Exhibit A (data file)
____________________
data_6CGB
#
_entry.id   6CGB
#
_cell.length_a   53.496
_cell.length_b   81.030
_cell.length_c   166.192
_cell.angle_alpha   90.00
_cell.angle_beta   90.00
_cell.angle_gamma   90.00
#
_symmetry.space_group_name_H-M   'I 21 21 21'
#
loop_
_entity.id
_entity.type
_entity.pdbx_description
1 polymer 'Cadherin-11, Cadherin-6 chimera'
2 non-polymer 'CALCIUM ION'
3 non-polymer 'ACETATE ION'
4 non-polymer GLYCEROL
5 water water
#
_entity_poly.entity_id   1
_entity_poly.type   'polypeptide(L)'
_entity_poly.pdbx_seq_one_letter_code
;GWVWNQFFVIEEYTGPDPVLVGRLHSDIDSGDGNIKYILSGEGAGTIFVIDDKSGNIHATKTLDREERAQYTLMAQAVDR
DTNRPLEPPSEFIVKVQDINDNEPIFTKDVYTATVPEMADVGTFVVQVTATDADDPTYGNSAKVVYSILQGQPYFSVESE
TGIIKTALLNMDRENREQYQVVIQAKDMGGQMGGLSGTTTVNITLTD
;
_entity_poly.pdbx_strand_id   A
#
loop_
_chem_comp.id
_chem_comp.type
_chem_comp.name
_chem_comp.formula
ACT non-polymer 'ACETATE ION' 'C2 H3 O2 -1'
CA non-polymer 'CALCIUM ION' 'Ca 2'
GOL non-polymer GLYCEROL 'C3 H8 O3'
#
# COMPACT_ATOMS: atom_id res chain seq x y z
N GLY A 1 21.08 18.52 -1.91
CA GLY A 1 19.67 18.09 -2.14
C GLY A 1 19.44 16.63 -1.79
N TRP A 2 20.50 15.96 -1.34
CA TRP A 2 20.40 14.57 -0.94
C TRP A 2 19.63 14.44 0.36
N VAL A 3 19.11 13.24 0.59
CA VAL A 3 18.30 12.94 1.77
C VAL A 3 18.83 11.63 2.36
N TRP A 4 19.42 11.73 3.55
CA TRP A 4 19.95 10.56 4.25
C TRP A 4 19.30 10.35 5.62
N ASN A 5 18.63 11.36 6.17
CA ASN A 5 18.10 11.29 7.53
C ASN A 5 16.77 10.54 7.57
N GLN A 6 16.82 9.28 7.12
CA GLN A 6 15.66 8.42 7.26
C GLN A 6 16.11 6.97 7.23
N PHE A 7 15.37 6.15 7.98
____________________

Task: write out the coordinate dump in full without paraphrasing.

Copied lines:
data_6CGB
#
_entry.id   6CGB
#
_cell.length_a   53.496
_cell.length_b   81.030
_cell.length_c   166.192
_cell.angle_alpha   90.00
_cell.angle_beta   90.00
_cell.angle_gamma   90.00
#
_symmetry.space_group_name_H-M   'I 21 21 21'
#
loop_
_entity.id
_entity.type
_entity.pdbx_description
1 polymer 'Cadherin-11, Cadherin-6 chimera'
2 non-polymer 'CALCIUM ION'
3 non-polymer 'ACETATE ION'
4 non-polymer GLYCEROL
5 water water
#
_entity_poly.entity_id   1
_entity_poly.type   'polypeptide(L)'
_entity_poly.pdbx_seq_one_letter_code
;GWVWNQFFVIEEYTGPDPVLVGRLHSDIDSGDGNIKYILSGEGAGTIFVIDDKSGNIHATKTLDREERAQYTLMAQAVDR
DTNRPLEPPSEFIVKVQDINDNEPIFTKDVYTATVPEMADVGTFVVQVTATDADDPTYGNSAKVVYSILQGQPYFSVESE
TGIIKTALLNMDRENREQYQVVIQAKDMGGQMGGLSGTTTVNITLTD
;
_entity_poly.pdbx_strand_id   A
#
loop_
_chem_comp.id
_chem_comp.type
_chem_comp.name
_chem_comp.formula
ACT non-polymer 'ACETATE ION' 'C2 H3 O2 -1'
CA non-polymer 'CALCIUM ION' 'Ca 2'
GOL non-polymer GLYCEROL 'C3 H8 O3'
#
# COMPACT_ATOMS: atom_id res chain seq x y z
N GLY A 1 21.08 18.52 -1.91
CA GLY A 1 19.67 18.09 -2.14
C GLY A 1 19.44 16.63 -1.79
N TRP A 2 20.50 15.96 -1.34
CA TRP A 2 20.40 14.57 -0.94
C TRP A 2 19.63 14.44 0.36
N VAL A 3 19.11 13.24 0.59
CA VAL A 3 18.30 12.94 1.77
C VAL A 3 18.83 11.63 2.36
N TRP A 4 19.42 11.73 3.55
CA TRP A 4 19.95 10.56 4.25
C TRP A 4 19.30 10.35 5.62
N ASN A 5 18.63 11.36 6.17
CA ASN A 5 18.10 11.29 7.53
C ASN A 5 16.77 10.54 7.57
N GLN A 6 16.82 9.28 7.12
CA GLN A 6 15.66 8.42 7.26
C GLN A 6 16.11 6.97 7.23
N PHE A 7 15.37 6.15 7.98